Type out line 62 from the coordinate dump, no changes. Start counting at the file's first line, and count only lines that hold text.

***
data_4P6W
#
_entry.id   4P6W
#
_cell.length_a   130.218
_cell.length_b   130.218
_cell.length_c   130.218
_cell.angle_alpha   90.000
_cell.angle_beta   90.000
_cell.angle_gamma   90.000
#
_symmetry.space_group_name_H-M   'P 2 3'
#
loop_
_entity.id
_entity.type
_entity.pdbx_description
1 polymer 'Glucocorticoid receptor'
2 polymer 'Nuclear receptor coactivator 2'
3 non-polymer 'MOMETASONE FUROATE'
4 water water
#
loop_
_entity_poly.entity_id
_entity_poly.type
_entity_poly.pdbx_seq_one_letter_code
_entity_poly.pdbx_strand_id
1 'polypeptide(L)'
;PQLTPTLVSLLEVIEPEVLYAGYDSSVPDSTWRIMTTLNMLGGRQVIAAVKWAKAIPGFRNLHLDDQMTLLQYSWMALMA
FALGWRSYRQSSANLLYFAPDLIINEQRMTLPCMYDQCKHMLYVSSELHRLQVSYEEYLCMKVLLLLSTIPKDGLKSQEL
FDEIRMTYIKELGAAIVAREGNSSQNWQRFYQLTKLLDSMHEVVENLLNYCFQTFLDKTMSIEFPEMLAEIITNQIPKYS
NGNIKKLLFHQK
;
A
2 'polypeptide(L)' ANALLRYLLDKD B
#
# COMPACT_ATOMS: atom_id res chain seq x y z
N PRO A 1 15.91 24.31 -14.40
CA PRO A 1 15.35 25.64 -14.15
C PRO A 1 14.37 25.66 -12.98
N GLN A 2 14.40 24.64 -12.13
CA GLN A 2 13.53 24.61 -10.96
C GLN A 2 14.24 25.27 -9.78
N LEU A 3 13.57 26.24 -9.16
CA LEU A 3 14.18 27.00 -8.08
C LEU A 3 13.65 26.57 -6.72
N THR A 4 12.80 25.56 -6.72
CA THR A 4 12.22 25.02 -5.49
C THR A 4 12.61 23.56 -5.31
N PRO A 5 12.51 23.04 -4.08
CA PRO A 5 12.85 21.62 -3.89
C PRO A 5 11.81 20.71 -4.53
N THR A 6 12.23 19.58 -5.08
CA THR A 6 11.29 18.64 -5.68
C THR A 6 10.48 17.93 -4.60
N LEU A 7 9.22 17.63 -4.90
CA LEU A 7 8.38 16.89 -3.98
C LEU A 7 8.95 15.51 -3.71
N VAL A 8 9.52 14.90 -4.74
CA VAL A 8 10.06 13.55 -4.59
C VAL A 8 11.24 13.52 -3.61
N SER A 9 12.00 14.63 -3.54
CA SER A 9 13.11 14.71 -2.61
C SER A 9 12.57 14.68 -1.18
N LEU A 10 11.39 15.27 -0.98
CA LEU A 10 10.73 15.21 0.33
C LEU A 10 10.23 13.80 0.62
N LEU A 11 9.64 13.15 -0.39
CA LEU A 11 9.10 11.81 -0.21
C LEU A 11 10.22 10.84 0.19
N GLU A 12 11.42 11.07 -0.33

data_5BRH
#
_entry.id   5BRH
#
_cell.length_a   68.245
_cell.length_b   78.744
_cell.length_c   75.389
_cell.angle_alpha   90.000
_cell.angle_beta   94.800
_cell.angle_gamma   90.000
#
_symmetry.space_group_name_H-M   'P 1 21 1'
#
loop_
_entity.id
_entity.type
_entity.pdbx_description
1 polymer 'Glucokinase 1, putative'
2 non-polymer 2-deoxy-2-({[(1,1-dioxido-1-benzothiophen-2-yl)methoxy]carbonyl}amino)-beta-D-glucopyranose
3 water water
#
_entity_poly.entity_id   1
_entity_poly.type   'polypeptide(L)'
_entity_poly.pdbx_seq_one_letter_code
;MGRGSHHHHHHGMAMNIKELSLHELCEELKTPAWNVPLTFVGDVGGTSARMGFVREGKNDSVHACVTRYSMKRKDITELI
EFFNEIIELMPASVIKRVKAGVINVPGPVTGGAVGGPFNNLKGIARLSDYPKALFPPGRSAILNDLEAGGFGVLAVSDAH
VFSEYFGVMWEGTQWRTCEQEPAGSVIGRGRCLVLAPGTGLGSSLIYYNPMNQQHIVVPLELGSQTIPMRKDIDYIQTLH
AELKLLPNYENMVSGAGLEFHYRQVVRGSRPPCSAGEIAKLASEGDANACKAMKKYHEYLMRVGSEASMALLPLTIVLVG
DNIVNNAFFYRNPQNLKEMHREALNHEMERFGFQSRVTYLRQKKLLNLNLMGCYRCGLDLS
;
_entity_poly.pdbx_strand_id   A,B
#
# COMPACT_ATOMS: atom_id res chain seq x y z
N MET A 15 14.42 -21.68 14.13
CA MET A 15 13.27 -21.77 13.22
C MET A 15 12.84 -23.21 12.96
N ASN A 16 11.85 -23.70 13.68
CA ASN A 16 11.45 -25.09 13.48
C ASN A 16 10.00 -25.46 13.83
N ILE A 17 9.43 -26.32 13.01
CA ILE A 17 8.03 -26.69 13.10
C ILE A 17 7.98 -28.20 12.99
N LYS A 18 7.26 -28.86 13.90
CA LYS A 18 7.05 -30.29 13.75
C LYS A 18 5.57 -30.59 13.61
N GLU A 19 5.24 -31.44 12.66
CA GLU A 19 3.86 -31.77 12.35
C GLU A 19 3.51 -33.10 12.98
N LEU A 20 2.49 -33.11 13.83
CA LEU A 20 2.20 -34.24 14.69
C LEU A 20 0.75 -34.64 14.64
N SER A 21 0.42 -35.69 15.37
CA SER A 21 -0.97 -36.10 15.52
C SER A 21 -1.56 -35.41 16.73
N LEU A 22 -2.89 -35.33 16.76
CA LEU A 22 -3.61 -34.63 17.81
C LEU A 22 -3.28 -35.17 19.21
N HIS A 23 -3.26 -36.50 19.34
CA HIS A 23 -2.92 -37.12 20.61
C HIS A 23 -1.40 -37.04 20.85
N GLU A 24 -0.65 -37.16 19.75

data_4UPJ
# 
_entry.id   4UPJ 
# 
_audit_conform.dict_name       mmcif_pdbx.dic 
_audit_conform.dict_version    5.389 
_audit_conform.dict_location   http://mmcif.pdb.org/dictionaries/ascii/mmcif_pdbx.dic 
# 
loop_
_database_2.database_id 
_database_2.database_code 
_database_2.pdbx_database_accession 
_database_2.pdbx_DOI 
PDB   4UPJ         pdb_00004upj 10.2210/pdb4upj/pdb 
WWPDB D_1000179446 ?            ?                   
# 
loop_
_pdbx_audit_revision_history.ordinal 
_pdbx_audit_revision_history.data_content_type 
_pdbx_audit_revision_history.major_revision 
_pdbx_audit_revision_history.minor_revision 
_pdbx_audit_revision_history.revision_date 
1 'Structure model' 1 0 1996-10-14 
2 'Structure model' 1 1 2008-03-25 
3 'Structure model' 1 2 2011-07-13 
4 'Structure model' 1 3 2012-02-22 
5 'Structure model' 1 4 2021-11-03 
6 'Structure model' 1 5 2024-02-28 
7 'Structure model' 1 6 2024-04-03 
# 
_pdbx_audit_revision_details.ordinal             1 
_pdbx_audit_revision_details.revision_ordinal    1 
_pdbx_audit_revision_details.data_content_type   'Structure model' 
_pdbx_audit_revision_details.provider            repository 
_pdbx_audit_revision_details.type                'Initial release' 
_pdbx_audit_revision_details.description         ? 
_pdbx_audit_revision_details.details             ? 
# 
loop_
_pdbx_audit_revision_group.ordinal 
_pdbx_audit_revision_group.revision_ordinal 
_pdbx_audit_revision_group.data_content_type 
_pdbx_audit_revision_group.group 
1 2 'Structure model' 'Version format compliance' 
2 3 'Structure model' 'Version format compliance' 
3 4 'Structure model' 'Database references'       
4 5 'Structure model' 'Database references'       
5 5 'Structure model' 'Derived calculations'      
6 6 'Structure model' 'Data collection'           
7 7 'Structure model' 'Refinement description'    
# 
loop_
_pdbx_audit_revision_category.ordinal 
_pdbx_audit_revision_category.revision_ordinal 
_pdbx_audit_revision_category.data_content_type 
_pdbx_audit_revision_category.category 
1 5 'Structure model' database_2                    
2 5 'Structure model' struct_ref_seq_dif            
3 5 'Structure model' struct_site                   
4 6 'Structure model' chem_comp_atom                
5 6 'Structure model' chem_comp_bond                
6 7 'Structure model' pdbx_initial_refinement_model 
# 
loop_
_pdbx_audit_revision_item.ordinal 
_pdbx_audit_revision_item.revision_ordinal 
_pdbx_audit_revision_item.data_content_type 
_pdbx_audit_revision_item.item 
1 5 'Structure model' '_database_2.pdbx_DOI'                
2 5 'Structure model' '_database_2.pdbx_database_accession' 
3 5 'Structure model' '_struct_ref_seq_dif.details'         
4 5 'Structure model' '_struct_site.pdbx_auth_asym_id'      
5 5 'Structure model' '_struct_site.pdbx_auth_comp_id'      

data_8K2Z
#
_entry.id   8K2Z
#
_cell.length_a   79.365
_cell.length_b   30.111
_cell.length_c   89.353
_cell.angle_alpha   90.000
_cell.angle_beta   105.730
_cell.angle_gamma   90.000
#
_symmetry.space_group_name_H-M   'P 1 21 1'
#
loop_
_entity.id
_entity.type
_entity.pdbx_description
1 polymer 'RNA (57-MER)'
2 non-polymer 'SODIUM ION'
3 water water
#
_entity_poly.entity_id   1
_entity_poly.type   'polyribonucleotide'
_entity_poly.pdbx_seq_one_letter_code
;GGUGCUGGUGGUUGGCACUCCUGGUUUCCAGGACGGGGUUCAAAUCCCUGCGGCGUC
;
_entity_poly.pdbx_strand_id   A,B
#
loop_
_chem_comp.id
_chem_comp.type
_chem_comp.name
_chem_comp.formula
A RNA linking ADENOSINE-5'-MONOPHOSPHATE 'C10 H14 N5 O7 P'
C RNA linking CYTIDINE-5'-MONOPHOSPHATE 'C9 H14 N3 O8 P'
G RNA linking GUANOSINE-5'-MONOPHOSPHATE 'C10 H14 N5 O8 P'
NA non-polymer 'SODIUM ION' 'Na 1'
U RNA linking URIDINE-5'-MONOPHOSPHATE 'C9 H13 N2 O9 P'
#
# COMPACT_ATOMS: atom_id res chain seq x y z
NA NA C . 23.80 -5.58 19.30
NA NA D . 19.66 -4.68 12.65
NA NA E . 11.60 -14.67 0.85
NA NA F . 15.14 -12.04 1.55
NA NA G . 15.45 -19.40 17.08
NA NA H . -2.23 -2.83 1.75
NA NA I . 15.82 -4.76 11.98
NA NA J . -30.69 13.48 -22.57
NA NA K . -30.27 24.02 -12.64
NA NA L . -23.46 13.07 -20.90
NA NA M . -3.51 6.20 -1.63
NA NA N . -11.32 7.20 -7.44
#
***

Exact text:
N SER A 9 12.00 14.63 -3.54